News and Announcements



  • April 12   Business News Daily article "Behind the Research: Understanding Cultural Barriers to International Negotiation"
  • March 30   UC Irvine Paul Merage School of Business faculty and MBA students collaborate with peers at the University of Havana: MBA residential helps build Cuban entrepreneurial infrastructure for international trade (press release)
  • March 19-26   MBA International residential courses in Cuba, Singapore, Thailand, German, and Hungary
  • February 24   CGL hosts a presentation by the Hong Kong SAR Commissioner to the United States promoting trade
  • February 15-16   In Havana, A workshop for Cuban professionals on international negotiation (English) (Espanol)
  • February 5   UCI Paul Merage School of Business Professor Releases U.S-China Barometer: Analysis Examines U.S.-China Commercial Relationship (press release) (research ppt file)
  • February 1   UCI Long US-China Institute Distinguished Lecture by James Fallows
  • February 1   Lunar New Year Festival at UCI




Achieving the Impossible: Merage School MBAs Visit Cuba

FEMBA students from the Merage School take a break during the recent International Residential in Cuba, where they exchanged ideas and learned firsthand about Cuban healthcare delivery, real estate and tourism.

They said it couldn't be done. But after three years of negotiations, two trust building missions, and countless hours navigating a maze of requirements and approvals, 29 students and three professors from UC Irvine's Paul Merage School of Business arrived on the newly shifting soil of Cuba in March of this year, the first California MBA student group ever to visit the reclusive island nation.


FEMBA students from the Merage School take a break during the recent International Residential in Cuba,

where they exchanged ideas and learned firsthand about Cuban healthcare delivery, real estate and tourism.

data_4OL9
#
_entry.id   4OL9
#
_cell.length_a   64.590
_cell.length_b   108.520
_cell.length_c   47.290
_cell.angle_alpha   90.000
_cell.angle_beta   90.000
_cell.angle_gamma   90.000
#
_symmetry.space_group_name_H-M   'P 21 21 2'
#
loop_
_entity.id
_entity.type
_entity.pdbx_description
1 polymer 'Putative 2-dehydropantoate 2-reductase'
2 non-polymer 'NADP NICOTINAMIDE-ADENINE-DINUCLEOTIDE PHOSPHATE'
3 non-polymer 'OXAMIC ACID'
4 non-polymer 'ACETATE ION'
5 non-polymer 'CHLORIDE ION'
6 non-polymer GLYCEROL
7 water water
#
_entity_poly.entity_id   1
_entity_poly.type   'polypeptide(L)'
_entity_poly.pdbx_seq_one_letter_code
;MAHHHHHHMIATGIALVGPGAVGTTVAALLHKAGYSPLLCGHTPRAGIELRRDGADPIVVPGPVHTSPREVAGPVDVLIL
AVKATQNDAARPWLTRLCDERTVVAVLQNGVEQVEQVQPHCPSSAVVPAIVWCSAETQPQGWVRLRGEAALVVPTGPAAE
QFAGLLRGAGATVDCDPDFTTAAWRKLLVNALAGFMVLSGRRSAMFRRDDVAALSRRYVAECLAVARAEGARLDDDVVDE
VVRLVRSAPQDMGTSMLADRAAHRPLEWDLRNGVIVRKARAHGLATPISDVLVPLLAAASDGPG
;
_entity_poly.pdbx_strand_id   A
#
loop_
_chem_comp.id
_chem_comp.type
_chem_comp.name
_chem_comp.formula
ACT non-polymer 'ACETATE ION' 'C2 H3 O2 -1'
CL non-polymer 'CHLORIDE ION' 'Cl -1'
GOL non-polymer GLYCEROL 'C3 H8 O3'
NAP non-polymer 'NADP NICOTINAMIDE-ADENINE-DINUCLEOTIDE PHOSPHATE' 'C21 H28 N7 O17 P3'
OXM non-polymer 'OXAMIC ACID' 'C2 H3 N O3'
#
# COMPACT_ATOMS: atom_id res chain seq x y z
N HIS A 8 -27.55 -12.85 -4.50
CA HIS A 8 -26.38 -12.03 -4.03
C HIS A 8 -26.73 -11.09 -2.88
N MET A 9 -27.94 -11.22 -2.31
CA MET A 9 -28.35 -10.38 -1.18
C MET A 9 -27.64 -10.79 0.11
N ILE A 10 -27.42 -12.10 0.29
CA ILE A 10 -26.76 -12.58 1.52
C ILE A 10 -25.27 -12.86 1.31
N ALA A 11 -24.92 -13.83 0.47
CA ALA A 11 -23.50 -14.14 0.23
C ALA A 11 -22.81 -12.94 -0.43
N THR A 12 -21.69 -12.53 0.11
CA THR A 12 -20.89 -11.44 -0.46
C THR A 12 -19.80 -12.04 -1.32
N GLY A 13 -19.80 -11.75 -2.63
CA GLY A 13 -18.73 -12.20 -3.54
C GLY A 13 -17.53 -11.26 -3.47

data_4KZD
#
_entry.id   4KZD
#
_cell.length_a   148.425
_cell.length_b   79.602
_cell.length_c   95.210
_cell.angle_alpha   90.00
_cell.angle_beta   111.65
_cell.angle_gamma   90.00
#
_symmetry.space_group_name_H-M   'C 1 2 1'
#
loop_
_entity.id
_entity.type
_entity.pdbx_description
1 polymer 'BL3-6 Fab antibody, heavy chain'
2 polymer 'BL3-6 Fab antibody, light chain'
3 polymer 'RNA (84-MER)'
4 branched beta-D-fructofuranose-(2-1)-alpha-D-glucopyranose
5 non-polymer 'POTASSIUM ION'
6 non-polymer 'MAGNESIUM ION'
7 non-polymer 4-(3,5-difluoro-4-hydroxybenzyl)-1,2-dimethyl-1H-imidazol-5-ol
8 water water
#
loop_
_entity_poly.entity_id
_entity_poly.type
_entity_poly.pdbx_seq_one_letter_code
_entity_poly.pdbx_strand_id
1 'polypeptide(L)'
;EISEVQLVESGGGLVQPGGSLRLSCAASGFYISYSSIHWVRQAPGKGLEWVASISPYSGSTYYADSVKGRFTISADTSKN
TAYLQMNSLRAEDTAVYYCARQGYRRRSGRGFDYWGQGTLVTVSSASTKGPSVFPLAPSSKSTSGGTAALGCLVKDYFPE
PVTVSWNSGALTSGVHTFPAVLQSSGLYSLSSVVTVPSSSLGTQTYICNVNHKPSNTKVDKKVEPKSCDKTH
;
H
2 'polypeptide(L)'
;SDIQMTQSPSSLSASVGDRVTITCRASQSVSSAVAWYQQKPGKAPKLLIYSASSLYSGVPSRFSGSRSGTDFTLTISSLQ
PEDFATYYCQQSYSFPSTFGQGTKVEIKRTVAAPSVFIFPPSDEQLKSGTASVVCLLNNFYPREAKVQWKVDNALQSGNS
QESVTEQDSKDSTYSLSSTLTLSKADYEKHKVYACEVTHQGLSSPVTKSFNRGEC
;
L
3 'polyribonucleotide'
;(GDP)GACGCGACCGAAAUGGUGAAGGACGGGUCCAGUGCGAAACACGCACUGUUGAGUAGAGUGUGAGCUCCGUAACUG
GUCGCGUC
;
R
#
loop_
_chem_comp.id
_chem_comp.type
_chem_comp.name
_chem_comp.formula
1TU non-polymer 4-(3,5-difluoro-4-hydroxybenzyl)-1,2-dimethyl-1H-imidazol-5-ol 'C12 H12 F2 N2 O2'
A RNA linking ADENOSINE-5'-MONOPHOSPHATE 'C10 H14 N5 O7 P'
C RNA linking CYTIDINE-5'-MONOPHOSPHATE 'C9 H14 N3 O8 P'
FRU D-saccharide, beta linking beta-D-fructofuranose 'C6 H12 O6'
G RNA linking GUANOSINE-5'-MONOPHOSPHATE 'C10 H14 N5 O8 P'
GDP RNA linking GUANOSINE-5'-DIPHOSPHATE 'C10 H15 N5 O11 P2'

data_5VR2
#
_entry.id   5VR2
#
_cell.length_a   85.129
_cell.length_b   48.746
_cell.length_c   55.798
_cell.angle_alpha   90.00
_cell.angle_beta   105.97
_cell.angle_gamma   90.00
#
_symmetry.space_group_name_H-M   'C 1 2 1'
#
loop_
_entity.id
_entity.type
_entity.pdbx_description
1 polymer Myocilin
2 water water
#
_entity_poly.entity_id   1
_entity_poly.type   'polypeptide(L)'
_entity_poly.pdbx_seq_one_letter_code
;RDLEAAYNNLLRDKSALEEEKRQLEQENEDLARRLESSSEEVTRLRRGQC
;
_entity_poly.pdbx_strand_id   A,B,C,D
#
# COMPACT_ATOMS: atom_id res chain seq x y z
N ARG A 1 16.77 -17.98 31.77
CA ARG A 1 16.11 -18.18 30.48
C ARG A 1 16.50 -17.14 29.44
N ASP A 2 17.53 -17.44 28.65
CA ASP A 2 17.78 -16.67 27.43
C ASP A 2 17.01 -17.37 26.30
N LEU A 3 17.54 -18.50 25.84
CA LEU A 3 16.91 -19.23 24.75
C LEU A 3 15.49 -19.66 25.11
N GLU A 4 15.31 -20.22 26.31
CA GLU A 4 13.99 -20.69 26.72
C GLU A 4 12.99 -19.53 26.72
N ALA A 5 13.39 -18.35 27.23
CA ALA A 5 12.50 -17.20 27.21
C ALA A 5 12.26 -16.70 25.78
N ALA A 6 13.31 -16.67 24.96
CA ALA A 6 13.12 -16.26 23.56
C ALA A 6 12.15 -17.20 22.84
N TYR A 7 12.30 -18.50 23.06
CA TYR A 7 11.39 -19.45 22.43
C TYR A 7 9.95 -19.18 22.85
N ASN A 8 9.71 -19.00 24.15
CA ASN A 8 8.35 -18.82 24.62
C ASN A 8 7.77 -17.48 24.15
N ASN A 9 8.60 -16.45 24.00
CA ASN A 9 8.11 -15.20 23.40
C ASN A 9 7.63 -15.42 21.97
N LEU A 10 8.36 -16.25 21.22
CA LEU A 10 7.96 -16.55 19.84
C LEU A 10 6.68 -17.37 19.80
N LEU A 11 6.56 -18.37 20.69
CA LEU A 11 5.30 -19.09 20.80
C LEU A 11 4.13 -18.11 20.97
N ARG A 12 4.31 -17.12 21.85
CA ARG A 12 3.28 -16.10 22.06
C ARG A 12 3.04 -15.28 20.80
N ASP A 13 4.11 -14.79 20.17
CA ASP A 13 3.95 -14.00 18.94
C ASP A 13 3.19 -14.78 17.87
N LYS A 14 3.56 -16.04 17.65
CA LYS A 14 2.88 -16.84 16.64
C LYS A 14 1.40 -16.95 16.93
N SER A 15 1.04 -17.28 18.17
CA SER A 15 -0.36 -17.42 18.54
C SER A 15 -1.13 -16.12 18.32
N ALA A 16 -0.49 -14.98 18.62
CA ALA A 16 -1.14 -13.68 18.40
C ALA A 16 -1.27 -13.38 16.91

Those involved insist it was traditional teamwork – and not the work of a single visionary – that made the implausible trip possible. The roller coaster ride of planning and logistics spanned several organizations, even reaching the Dean's office. "Dean Andy Policano was our champion," says William Hernández Requejo, lecturer at the Merage School and the coordinator of the program. "The dean was instrumental in getting a contract for this trip in two weeks versus the year it would normally have taken."

FEMBA students from The Paul Merage School of Business

enjoy a social exchange with a University of Havana faculty

member at the recent International Residential in Cuba.

Part of the Merage School's global curriculum, the residential was led by Kerry Vandell, Dean's Professor of Finance and director of the Center for Real Estate, and John Graham, professor emeritus, Marketing and International Business. Hosted and developed in cooperation with the University of Havana, the residential included visits to Havana commercial organizations and lectures by Cuban professors. Most importantly, students met one-on-one with their Cuban peers in healthcare, real estate and tourism.

"Cuba is undergoing tremendous transformation, and it's only by going to a place that you get its graphic reality," says Hernández Requejo. That reality proved eye opening for everyone. "We were one of the first educational groups to focus on economic issues relating to the privatization of the housing market, urban redevelopment initiatives and infrastructure and tourism initiatives," says Vandell. "The opportunity for our health professionals to meet with some of the most visible physicians in the country was also a major plus."

The initiative is aimed at understanding Cuba's emerging economic role, but Graham says there's much more to be gained. "We need to pay better attention to our Latin American neighbors with respect to trade," he says. Countries like Haiti and Cuba can benefit from that attention, because as Graham says, "Commerce can cause peace."

Students who participate in the Merage School's international residentials say the experiences are transformational. But the trip to Cuba, with its dual markets and wary new sense of possibility, was unlike any other. "What we saw was that there are many different Cubas," says Joshua Felice (FTMBA '14). Yet amidst the dualities and ambiguities, one thing became clear to students and faculty, says Hernández Requejo: "The Cuban people love Americans."

Which means the future for the initiative looks bright. In fact, the Merage School is in exclusive negotiations to develop additional meetings and exchanges, as early as this summer. Stay tuned.